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Cover for 19th century girls' literature : stories of empowerment or limitation?
dc.creatoren
dc.date.accessioned2012-02-10T16:31:29Zen
dc.date.available2012-02-10T16:31:29Zen
dc.date.created2009en
dc.date.issueden
dc.identifier.otherAPT-BAG: georgetown.edu.10822_553400.tar;APT-ETAG: db967fecab7eff5453b9d87eab807bf7; APT-DATE: 2017-02-13_14:14:00en
dc.identifier.urien
dc.descriptionThesis (M.A.L.S.)--Georgetown University, 2009.; Includes bibliographical references. Domestic fiction is a genre of novels that were for girls and young women in the 19th century and revealed the dominant culture in America under which they were written. These novels usually involved sentimental plots and were written mostly by, for and about women. They have been criticized for legitimizing society's restrictive standards for women and reinforcing gender-roles rather than making an effort to change them. This thesis will consider whether 19th century girls' literature reinforced society's limitations for girls or empowered girls to live a more self-fulfilling life within society's standards.; First, this thesis describes the history of children's literature as a genre in America, by looking at its origins and evolution from the colonial period up to the late nineteenth century and into the early twentieth century. It then explains the emergence of the domestic novel and outlines the specific conventions that define it. To gain a deeper knowledge into the lives of the readers of Alcott and other writers of domestic fiction, this thesis shows the typical life of a 19th century (middle class) American girl, her girlhood, teen years, and both the life of a wedded and single young woman, as she is the intended audience for the domestic novel. Then this thesis analyzes the influence of two major writers in the domestic fiction genre, Martha Finley and Elizabeth Wetherell and then introduces the works of Louisa May Alcott, in particular the Little Women series. It is then examined as to whether the stories sent a message of empowerment or constraint to girls and young women. Finally, this thesis will conclude, that based on my research and analysis, that although 19th century girls' literature did in some instances reinforce society's limitations for girls, in general it also empowered girls to live a more self-fulfilling life within society's standards.en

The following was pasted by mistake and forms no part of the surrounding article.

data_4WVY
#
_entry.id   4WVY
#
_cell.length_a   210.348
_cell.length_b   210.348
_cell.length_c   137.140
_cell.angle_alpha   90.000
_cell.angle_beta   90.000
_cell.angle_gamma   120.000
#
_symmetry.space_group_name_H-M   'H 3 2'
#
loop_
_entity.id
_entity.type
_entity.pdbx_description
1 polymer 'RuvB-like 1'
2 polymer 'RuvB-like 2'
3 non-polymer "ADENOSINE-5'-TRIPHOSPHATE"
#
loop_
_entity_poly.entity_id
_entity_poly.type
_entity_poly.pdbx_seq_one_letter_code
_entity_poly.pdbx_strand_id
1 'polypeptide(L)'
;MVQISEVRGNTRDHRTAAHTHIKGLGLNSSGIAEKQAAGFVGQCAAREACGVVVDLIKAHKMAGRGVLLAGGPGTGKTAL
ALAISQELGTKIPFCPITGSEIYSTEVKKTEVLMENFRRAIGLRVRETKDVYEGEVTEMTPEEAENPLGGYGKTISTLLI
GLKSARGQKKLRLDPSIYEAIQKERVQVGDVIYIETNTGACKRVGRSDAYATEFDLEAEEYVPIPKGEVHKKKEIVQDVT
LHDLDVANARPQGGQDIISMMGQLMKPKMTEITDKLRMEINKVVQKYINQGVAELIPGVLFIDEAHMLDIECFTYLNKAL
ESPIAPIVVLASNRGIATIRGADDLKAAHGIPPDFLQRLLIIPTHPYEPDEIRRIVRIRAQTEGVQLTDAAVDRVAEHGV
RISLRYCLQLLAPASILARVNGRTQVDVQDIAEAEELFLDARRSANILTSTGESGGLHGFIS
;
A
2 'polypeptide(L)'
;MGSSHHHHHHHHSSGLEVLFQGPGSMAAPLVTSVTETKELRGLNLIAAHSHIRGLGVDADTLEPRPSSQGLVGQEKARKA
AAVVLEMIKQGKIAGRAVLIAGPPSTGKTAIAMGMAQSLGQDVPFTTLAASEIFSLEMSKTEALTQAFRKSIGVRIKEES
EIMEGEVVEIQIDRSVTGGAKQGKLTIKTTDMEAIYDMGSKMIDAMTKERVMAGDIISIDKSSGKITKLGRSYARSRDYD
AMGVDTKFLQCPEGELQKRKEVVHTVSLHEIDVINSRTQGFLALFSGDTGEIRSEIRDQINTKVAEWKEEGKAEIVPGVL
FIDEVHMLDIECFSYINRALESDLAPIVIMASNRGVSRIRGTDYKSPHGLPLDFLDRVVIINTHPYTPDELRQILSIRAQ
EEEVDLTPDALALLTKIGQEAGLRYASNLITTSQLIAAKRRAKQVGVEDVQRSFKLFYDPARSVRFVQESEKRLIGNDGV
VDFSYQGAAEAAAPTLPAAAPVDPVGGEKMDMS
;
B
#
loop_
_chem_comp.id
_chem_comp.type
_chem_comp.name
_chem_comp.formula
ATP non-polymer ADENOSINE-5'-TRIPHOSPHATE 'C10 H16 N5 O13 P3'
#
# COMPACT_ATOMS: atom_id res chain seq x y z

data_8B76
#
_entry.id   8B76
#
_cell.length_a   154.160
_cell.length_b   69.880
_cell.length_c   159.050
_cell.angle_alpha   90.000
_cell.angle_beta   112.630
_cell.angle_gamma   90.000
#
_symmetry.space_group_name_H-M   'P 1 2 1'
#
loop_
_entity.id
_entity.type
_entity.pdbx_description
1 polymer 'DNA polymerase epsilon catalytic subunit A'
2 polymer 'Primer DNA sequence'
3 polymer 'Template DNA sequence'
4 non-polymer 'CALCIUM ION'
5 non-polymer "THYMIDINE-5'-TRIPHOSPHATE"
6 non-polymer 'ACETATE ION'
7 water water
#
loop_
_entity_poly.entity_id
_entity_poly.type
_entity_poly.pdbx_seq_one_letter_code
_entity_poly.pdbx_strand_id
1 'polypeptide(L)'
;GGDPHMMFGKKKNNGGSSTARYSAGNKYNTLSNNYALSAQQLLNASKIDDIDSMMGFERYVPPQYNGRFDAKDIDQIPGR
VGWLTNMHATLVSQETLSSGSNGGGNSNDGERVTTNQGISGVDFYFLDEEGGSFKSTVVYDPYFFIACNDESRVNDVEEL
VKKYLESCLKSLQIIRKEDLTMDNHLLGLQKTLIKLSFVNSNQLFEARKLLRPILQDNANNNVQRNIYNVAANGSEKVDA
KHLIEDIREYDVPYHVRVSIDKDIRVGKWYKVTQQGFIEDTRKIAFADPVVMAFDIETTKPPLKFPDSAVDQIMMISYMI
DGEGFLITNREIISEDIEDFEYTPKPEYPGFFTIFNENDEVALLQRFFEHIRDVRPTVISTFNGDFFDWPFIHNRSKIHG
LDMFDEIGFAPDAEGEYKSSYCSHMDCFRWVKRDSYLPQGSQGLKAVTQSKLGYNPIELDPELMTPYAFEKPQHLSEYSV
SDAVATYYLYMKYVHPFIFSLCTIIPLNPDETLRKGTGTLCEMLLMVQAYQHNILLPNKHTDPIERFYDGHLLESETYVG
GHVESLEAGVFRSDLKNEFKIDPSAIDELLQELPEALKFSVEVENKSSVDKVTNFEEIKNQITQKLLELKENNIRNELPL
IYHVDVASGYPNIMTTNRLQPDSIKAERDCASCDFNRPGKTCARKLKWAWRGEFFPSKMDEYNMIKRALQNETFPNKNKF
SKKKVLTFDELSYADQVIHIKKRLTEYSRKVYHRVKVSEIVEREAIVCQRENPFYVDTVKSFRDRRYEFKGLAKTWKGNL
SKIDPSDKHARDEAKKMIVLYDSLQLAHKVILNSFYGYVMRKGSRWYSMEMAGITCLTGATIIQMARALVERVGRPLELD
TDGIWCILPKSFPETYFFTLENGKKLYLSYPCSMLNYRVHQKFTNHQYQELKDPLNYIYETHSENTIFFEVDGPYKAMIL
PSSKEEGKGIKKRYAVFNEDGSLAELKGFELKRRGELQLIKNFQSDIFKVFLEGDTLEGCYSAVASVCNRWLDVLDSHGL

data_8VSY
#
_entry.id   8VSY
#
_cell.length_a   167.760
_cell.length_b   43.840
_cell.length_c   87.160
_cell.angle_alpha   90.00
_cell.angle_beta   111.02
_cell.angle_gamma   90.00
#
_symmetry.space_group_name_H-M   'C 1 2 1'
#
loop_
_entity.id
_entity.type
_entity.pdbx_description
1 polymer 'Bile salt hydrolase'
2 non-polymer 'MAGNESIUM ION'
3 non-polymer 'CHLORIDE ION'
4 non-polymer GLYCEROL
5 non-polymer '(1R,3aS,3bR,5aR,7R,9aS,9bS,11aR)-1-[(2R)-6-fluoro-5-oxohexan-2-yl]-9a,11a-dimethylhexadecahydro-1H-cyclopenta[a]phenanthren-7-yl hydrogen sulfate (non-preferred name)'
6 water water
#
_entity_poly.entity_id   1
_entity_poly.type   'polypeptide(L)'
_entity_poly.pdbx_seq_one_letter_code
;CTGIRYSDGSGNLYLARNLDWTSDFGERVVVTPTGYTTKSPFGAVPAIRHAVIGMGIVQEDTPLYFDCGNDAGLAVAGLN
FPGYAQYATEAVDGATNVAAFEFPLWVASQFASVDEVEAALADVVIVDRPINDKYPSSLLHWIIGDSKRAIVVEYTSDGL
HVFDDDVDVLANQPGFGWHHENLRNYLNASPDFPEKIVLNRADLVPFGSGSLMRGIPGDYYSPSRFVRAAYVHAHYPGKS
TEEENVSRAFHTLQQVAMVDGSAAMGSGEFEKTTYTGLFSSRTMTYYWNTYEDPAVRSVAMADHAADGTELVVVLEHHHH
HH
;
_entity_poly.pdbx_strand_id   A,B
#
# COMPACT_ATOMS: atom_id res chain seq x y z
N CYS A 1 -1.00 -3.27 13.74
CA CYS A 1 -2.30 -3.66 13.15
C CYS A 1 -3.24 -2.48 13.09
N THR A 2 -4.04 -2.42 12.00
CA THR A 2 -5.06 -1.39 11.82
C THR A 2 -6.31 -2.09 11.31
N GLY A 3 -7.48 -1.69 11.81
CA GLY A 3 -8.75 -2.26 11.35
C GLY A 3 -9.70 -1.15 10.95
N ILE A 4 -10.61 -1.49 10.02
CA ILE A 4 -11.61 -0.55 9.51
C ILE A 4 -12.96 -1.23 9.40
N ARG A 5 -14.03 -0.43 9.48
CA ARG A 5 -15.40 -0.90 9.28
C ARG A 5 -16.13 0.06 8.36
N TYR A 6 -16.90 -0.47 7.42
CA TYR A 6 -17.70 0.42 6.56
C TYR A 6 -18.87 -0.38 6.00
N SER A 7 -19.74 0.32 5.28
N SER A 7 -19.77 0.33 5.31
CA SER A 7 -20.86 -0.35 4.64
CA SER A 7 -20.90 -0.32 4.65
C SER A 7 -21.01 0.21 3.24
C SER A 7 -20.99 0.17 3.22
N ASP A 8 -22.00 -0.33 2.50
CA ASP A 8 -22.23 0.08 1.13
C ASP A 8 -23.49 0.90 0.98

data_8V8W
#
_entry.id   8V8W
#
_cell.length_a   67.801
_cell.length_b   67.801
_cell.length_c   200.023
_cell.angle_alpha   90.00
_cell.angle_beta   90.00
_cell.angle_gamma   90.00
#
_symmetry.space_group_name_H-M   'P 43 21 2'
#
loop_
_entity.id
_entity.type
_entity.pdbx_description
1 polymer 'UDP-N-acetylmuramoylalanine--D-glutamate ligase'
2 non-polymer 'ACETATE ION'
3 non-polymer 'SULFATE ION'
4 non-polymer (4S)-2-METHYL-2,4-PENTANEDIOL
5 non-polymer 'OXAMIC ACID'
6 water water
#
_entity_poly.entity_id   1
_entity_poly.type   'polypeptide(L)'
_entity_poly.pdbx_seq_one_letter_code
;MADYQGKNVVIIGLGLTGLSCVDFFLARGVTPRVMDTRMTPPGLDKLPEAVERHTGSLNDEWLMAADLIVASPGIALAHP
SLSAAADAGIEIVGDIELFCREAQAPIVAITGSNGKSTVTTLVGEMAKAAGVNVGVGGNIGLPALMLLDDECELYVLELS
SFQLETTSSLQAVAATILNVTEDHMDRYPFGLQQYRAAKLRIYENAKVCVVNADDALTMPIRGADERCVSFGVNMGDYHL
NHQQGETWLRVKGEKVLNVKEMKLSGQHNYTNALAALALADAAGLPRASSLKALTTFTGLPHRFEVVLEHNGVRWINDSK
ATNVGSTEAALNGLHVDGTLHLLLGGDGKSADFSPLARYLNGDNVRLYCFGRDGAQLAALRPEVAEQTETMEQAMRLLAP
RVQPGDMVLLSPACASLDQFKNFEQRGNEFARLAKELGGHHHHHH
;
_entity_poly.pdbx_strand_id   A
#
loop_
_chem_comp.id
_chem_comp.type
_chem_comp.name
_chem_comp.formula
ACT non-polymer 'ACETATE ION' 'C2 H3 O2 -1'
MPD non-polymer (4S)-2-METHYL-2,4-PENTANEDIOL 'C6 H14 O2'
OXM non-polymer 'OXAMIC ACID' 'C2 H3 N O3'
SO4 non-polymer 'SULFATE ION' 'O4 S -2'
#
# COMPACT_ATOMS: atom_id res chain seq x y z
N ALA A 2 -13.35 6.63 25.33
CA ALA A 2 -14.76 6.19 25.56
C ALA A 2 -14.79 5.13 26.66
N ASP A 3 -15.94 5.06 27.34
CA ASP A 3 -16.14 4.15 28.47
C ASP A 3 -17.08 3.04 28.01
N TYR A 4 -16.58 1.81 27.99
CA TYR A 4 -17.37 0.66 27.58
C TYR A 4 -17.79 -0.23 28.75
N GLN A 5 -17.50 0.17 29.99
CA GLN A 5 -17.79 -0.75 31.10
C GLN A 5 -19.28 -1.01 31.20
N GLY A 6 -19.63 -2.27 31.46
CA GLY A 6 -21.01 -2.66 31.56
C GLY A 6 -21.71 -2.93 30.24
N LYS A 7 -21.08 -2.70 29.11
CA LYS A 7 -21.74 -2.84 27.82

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dc.languageengen
dc.publisherGeorgetown Universityen
dc.sourceProgram of Liberal Studies, Masters dissertations, 2009.en
dc.subjectLiterature, Americanen
dc.title19th century girls' literature : stories of empowerment or limitation?en
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